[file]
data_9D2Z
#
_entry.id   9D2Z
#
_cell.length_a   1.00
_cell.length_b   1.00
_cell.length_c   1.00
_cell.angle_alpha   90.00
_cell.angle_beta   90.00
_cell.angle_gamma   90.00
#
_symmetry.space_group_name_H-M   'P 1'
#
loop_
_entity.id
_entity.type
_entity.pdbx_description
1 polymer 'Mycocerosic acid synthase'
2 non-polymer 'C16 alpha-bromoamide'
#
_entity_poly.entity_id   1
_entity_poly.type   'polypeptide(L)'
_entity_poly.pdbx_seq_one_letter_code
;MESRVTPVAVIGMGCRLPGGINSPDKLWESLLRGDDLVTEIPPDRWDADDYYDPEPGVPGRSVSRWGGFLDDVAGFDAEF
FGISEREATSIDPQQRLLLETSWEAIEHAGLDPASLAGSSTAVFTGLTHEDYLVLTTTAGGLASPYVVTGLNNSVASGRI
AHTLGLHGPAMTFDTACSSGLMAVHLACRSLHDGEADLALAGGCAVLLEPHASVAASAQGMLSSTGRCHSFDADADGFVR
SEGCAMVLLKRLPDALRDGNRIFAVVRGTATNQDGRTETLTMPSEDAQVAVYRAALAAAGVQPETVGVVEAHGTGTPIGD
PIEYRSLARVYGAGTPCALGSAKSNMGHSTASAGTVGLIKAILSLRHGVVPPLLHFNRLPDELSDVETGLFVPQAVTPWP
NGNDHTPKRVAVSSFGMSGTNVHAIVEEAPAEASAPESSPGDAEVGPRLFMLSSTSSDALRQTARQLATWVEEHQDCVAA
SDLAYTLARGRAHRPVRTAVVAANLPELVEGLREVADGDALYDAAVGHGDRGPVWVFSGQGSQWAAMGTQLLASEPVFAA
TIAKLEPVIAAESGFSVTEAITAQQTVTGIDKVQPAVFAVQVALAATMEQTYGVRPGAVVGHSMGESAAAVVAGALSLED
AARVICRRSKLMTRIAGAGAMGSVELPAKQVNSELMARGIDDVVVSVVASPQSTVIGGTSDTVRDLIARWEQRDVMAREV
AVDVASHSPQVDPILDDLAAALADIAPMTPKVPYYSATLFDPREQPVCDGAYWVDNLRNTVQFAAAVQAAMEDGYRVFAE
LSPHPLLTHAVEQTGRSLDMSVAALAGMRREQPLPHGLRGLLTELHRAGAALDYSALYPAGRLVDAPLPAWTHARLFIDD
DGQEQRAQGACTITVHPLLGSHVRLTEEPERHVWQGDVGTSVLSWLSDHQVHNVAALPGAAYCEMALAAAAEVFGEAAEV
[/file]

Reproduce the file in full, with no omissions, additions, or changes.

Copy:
data_9D2Z
#
_entry.id   9D2Z
#
_cell.length_a   1.00
_cell.length_b   1.00
_cell.length_c   1.00
_cell.angle_alpha   90.00
_cell.angle_beta   90.00
_cell.angle_gamma   90.00
#
_symmetry.space_group_name_H-M   'P 1'
#
loop_
_entity.id
_entity.type
_entity.pdbx_description
1 polymer 'Mycocerosic acid synthase'
2 non-polymer 'C16 alpha-bromoamide'
#
_entity_poly.entity_id   1
_entity_poly.type   'polypeptide(L)'
_entity_poly.pdbx_seq_one_letter_code
;MESRVTPVAVIGMGCRLPGGINSPDKLWESLLRGDDLVTEIPPDRWDADDYYDPEPGVPGRSVSRWGGFLDDVAGFDAEF
FGISEREATSIDPQQRLLLETSWEAIEHAGLDPASLAGSSTAVFTGLTHEDYLVLTTTAGGLASPYVVTGLNNSVASGRI
AHTLGLHGPAMTFDTACSSGLMAVHLACRSLHDGEADLALAGGCAVLLEPHASVAASAQGMLSSTGRCHSFDADADGFVR
SEGCAMVLLKRLPDALRDGNRIFAVVRGTATNQDGRTETLTMPSEDAQVAVYRAALAAAGVQPETVGVVEAHGTGTPIGD
PIEYRSLARVYGAGTPCALGSAKSNMGHSTASAGTVGLIKAILSLRHGVVPPLLHFNRLPDELSDVETGLFVPQAVTPWP
NGNDHTPKRVAVSSFGMSGTNVHAIVEEAPAEASAPESSPGDAEVGPRLFMLSSTSSDALRQTARQLATWVEEHQDCVAA
SDLAYTLARGRAHRPVRTAVVAANLPELVEGLREVADGDALYDAAVGHGDRGPVWVFSGQGSQWAAMGTQLLASEPVFAA
TIAKLEPVIAAESGFSVTEAITAQQTVTGIDKVQPAVFAVQVALAATMEQTYGVRPGAVVGHSMGESAAAVVAGALSLED
AARVICRRSKLMTRIAGAGAMGSVELPAKQVNSELMARGIDDVVVSVVASPQSTVIGGTSDTVRDLIARWEQRDVMAREV
AVDVASHSPQVDPILDDLAAALADIAPMTPKVPYYSATLFDPREQPVCDGAYWVDNLRNTVQFAAAVQAAMEDGYRVFAE
LSPHPLLTHAVEQTGRSLDMSVAALAGMRREQPLPHGLRGLLTELHRAGAALDYSALYPAGRLVDAPLPAWTHARLFIDD
DGQEQRAQGACTITVHPLLGSHVRLTEEPERHVWQGDVGTSVLSWLSDHQVHNVAALPGAAYCEMALAAAAEVFGEAAEV